In subsequent experiments, the inventors tested the effect of hpa targeted siRNA on B16-BL6 ceU invasiveness using the Matrigel invasion assay. As demonstrated in Fig. 5C, the ability of B16-BL6 cells to invade through Matrigel-coated filters was significantly inhibited (P < 0.0011) following transfection with pSil (57.4 cells per field; 95% CI = 48.2 to 66.6), or pSi2 (40.6 cells per field; 95% CI = 35.6 to 45.6), as compared to cells transfected with vector alone (121.4 cells per field; 95% CI = 118.9 to 123.9). Finally, the effect of siRNA-mediated heparanase silencing on experimental metastasis in vivo was tested by the inventors. For this purpose, B16-BL6 cells were transfected through electroporation with either the pSi2 plasmid, or with the pSUPER vector alone and 48 h later the cells were injected into the tail vein of C57BL/6 mice (0.4 x 106 ceUs per mouse in 0.4 ml PBS). Eleven days later, the mice were sacrificed and their lungs evaluated for the number of surface metastatic colonies. As demonstrated in Fig. 5D, expression of hpa targeted siRNA (Si2) effectively (-90%) and significantly (P < 0.0001) inhibited lung colonization of B16-BL6 melanoma cells (16 colonies; 95% CI = 13.4 to 18.6 in mice injected with pSi2 transfected cells vs. 144.3 colonies; 95% CI = 95.1 to 193.5 in mice injected with mock transfected ceUs). CoUectively, these data clearly demonstrate that specific silencing of endogenous heparanase gene expression effectively inhibits the invasive and metastatic potential of B16-BL6 ceUs.

Example 5

Effect of in vivo siRNA-mediated heparanase silencing on hair growth and inflammatory response

As shown recently by the present inventors [WO2004/006949], heparanase significantly induces hair growth. Therefore, the effect of in vivo inhibition of heparanase induced hair growth was next examined using two different vectors encoding the siRNA of the invention and two different procedures for applying the siRNA molecules on mice skin. The dorsal skin of 8-week-old female C57BL/6 mice at the telogen phase (as identified by their pink skin color) was depflated using Hair Remover in order to induce hair growth. As shown by Figure 6A, anti- heparanase pSi2 construct in the pSUPER plasmid that was injected into skin and transfected using an in vivo electroporation system (Fig. 6A, middle), clearly inhibits hair growth compared to control GFP and empty plasmids (Fig. 6A, right and left) that were introduced using the same procedure. Inhibition of hair growth by the siRNA of the invention was further demonstrated using the pSi2-Lenti viral vector injected intradermally. As shown in Figure 6B (right), inhibition of heparanase expression by the siRNA of the invention inhibits hair growth, particularly compared to PBS control (Fig. 6B, left).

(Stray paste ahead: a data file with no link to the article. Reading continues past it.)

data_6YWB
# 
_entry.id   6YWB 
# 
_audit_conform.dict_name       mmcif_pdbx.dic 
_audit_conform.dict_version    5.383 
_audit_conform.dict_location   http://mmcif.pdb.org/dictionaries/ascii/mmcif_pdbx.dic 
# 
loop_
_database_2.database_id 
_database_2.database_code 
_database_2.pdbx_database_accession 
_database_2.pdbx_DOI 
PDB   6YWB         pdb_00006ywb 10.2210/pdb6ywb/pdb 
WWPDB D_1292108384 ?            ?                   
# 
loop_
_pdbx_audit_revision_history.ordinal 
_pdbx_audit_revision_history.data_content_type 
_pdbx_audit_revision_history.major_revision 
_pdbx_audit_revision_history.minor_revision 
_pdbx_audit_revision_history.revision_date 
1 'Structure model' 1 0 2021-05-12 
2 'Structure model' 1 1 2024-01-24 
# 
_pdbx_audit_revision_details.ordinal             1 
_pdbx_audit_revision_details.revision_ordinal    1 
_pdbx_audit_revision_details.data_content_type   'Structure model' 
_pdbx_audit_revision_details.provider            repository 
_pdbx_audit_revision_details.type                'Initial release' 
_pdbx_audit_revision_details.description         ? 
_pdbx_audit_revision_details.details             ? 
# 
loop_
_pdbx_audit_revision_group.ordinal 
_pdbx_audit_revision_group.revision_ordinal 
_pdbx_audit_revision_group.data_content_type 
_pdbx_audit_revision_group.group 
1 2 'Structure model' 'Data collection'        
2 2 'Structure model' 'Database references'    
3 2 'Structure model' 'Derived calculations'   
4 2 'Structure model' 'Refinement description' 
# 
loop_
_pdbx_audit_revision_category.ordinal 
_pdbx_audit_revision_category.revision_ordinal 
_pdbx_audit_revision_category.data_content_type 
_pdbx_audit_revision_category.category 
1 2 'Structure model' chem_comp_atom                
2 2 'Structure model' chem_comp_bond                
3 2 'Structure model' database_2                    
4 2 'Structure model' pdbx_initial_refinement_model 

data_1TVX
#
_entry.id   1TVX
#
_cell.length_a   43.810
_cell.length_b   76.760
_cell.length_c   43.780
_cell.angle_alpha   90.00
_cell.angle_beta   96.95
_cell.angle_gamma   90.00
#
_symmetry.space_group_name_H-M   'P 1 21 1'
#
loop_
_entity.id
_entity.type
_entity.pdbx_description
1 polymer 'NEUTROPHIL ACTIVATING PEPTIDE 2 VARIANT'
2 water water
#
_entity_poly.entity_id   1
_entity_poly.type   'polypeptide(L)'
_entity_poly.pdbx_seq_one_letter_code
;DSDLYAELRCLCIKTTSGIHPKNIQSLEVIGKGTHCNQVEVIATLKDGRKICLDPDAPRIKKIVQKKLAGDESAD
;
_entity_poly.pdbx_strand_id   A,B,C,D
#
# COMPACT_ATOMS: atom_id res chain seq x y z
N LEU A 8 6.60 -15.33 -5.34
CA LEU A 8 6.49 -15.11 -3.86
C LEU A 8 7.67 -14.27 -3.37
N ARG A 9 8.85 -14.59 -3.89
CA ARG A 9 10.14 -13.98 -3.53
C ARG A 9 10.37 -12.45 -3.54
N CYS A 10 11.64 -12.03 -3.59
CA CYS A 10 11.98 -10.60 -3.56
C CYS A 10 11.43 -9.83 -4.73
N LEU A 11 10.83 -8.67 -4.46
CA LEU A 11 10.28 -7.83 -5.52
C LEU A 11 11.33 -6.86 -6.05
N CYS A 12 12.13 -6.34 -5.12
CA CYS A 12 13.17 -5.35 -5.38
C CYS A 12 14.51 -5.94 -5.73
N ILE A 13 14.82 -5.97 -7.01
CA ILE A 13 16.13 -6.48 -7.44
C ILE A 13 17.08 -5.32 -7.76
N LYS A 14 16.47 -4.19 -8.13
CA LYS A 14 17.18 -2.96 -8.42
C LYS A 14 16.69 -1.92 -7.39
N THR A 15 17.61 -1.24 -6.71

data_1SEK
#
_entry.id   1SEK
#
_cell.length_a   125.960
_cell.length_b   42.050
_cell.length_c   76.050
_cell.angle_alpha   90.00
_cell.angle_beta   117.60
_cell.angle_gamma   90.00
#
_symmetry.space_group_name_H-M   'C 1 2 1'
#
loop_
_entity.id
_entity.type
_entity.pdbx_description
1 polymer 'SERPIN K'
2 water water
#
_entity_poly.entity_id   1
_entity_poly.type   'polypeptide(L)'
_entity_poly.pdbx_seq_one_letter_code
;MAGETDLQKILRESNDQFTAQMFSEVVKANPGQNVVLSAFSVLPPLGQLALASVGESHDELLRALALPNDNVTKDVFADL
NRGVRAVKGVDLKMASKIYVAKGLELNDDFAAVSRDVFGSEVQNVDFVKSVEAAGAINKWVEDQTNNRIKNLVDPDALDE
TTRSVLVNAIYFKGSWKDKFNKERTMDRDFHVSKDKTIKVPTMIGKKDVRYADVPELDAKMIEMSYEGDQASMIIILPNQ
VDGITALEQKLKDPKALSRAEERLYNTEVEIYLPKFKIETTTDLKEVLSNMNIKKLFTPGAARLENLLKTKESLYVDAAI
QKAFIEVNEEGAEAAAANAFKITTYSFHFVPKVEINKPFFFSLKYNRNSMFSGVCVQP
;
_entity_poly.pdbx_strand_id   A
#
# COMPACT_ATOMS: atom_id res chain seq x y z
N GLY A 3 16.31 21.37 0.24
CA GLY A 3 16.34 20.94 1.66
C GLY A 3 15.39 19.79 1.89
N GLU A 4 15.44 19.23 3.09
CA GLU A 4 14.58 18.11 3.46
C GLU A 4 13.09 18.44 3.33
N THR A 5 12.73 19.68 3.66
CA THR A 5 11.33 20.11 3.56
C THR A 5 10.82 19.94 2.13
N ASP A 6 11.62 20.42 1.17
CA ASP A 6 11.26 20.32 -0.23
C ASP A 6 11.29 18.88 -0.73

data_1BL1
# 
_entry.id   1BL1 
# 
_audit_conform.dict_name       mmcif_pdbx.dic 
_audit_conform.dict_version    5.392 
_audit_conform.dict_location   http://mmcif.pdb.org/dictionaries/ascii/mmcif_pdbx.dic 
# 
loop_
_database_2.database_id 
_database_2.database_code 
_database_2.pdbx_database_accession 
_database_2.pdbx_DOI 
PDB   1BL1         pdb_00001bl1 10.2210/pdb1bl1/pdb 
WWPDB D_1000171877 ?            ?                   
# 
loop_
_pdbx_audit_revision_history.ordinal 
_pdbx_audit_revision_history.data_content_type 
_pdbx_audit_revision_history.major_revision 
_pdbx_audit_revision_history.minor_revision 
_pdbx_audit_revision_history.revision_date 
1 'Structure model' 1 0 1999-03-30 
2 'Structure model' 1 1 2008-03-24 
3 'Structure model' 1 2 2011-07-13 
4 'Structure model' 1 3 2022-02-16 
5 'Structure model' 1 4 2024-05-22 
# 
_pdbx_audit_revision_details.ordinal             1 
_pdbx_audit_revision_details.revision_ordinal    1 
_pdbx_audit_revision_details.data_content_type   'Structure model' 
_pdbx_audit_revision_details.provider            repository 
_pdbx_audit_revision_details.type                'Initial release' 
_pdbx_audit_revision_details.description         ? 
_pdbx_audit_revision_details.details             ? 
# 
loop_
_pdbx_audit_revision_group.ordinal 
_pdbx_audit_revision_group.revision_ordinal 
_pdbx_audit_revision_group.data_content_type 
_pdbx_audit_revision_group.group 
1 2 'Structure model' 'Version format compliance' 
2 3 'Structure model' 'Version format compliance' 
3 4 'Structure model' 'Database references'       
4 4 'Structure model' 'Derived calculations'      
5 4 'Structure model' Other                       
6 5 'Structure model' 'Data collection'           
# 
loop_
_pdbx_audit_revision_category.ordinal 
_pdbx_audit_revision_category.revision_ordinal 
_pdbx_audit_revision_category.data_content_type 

Preliminary experiments were then performed to study heparanase involvement in DTH in vivo. Female BALB/c mice were sensitized by application of oxazalone on the shaved abdominal skin. Five days later, mice were chaUenged by oxazalone and electroporated with empty vector (pSUPER) or pSi2. Thickness of a constant area of the ear was measured immediately before challenge, 24 hours after challenge and then every other day for 5 days. As shown in Figure 7, application of oxazalone in the presence of the Si2 plasmid clearly reduced the ear thickness, indicating that the siRNA of the invention inhibits heparanase expression in vivo and results in the inhibition of an inflammatory response.

Example 6

Association between DTH reactivity and heparanase levels

DTH reactivity was first studied in a recently generated homozygous transgenic (hpa-tg) mice overexpressing human heparanase in all tissues [Zcharia (2004) id. ibid.]. Hpa-tg mice and their wild- type counterparts were sensitized with the hapten oxazolone, as described in Experimental Procedures, and the DTH reaction was eHcited 5 days later by applying oxazolone onto the ears. Twenty-four hours after the oxazolone challenge, a markedly enhanced inflammatory response and edema formation were detected in hpa-tg mice in comparison with wild-type mice, as reflected by a 3.5 fold increase in ear thickness in the hpa-tg mice vs. a 2-fold increase in wild type mice (Fig. 8). The differences in the extent of edema formation between the two groups of mice remained statistically significant for 3 days after challenge (Fig. 8). These results prompted the determination of the levels of endogenous heparanase during DTH induction in wild type mouse ears. As shown in Figure 9A-9B, high levels of the heparanase protein were detected by immunostaining (anti-heparanase Ab 733) [Zetser (2004) id. ibid.] in the ears in which inflammation has been eHcited by oxazolone, as compared to low levels or absence of heparanase in control, unchallenged ears (Fig. 9A, 9B). Notably, a greater part of tissue elements expressing elevated levels of heparanase in the dermis of DTH-affected ears was represented by capillary vascular endothefium (Fig. 9B, bottom). Sebaceous glands were stained in all sections, due to a nonspecific absorption of the anti-heparanase antibody, as found by others with different antibodies [Philp, D. et al. (2004) id ibid.]. Example 7

IFN-γ induces heparanase expression in endothelial cells in vitro